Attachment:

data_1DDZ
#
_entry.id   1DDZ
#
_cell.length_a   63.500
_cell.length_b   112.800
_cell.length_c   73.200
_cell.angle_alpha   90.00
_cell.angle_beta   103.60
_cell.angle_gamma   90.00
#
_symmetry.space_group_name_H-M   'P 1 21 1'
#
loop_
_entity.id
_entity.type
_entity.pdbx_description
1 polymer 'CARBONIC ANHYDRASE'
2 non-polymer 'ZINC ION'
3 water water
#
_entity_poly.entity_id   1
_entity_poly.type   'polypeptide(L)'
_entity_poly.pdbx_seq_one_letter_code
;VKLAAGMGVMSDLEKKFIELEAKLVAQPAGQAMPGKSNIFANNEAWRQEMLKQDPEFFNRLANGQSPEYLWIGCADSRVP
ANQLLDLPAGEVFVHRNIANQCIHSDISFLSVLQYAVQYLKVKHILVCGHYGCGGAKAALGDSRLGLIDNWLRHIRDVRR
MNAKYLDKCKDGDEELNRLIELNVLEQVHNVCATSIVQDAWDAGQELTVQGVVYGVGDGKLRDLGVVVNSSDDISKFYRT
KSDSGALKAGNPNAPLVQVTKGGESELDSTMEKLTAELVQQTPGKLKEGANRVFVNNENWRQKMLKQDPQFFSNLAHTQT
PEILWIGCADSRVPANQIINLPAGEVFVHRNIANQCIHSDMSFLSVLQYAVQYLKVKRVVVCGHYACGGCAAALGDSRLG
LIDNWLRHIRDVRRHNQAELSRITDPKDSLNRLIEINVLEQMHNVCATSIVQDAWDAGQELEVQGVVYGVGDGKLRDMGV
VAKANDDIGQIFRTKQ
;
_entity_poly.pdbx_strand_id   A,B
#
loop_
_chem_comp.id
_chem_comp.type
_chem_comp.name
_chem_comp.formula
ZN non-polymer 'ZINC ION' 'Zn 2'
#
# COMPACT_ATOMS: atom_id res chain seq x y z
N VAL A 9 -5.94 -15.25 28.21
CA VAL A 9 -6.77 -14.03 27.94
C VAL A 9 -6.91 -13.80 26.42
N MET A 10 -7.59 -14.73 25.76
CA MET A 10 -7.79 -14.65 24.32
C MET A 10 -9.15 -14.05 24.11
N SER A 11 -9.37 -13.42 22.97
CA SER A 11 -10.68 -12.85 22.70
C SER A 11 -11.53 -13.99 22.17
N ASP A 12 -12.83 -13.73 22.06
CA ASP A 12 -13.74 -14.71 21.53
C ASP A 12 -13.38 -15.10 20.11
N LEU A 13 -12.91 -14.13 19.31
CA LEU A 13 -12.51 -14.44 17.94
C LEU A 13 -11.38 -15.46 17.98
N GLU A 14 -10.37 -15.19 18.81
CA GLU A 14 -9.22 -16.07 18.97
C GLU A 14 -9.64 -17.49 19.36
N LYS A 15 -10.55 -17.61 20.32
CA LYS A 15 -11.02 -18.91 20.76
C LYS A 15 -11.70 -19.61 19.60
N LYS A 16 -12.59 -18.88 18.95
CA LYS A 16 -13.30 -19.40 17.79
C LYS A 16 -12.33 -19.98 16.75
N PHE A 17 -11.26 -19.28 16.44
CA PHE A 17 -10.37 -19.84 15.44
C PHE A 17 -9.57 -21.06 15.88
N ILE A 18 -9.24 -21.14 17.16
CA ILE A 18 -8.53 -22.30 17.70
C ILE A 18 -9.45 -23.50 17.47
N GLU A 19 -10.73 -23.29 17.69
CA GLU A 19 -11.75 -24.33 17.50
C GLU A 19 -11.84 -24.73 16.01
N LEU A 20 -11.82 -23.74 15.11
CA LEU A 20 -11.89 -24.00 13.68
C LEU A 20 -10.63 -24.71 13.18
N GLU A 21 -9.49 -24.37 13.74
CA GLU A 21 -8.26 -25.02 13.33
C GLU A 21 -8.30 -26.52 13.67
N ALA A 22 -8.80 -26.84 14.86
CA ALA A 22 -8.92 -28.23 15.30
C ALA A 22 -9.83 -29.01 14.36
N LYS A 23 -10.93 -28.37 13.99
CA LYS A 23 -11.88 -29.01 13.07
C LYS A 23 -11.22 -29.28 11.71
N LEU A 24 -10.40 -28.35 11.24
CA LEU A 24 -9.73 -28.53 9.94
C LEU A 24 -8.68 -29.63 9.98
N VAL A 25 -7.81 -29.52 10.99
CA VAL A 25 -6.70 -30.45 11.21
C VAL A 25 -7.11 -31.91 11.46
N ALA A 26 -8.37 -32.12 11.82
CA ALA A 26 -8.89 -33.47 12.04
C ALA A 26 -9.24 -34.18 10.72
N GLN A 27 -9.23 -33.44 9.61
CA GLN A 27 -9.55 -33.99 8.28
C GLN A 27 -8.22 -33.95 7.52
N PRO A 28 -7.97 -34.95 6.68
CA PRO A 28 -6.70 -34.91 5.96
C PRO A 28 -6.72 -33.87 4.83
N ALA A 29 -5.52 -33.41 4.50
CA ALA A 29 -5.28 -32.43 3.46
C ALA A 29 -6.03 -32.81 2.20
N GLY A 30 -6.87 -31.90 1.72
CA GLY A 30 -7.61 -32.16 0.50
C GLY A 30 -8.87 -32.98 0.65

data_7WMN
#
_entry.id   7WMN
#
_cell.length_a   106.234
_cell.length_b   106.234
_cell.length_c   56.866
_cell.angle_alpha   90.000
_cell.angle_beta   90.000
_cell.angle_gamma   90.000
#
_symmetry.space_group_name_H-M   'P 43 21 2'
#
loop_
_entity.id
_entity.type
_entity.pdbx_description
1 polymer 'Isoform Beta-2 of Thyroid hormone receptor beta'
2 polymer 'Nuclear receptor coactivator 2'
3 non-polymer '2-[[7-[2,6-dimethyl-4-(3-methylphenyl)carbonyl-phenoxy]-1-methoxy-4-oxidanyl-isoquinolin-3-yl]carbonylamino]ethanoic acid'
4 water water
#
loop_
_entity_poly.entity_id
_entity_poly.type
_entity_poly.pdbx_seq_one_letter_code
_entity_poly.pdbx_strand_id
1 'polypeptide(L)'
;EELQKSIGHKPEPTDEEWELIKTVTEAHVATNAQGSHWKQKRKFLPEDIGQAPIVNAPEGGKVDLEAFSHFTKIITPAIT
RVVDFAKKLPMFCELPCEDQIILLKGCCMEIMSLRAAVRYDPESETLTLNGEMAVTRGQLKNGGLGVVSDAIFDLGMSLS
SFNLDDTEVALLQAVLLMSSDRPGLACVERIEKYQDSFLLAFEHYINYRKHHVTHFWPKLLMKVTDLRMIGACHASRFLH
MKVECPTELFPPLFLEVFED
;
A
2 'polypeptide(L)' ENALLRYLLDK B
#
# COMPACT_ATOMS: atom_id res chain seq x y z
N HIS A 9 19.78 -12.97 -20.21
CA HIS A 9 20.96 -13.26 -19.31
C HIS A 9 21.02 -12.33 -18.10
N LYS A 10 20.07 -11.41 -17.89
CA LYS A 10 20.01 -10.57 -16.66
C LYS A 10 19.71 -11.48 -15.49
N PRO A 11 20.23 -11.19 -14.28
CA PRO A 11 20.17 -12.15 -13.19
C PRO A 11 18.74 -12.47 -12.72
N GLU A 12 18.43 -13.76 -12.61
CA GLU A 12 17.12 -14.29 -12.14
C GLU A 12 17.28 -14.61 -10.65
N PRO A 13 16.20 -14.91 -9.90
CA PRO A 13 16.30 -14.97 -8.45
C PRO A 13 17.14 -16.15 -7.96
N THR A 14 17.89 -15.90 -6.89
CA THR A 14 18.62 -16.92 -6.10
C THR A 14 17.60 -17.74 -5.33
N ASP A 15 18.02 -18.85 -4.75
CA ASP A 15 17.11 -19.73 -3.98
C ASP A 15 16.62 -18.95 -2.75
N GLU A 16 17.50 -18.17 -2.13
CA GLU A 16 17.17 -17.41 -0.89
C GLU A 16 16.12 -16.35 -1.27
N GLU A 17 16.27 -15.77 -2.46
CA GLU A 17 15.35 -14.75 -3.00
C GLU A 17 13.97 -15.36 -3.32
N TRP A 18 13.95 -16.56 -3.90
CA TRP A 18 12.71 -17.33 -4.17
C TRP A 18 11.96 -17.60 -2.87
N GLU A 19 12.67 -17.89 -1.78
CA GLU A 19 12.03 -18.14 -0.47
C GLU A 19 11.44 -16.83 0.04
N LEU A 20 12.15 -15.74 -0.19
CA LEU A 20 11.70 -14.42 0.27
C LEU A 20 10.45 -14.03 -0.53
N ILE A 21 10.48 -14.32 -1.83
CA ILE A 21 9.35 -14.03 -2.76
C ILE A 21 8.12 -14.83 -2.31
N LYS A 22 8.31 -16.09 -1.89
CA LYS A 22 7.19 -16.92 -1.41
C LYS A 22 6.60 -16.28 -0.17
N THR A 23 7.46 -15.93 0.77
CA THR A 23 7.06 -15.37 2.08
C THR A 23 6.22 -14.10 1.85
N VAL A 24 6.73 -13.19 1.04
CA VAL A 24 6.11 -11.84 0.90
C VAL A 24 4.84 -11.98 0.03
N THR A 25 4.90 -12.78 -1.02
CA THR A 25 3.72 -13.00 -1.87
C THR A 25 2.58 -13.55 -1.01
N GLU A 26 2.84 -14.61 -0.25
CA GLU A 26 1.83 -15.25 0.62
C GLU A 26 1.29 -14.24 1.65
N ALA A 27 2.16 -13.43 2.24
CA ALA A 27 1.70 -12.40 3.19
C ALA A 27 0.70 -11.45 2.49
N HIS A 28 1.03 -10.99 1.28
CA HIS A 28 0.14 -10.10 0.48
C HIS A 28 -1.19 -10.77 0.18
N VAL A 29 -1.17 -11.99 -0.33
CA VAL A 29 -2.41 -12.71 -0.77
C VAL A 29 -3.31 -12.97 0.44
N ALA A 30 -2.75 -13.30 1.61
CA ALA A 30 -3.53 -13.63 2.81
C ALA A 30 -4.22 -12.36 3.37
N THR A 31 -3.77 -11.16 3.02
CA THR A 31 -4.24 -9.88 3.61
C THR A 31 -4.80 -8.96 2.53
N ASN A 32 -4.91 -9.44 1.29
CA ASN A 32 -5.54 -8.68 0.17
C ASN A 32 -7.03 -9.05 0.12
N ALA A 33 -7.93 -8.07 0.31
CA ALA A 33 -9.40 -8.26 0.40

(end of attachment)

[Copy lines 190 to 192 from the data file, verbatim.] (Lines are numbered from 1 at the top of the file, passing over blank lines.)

C THR A 23 6.22 -14.10 1.85
N VAL A 24 6.73 -13.19 1.04
CA VAL A 24 6.11 -11.84 0.90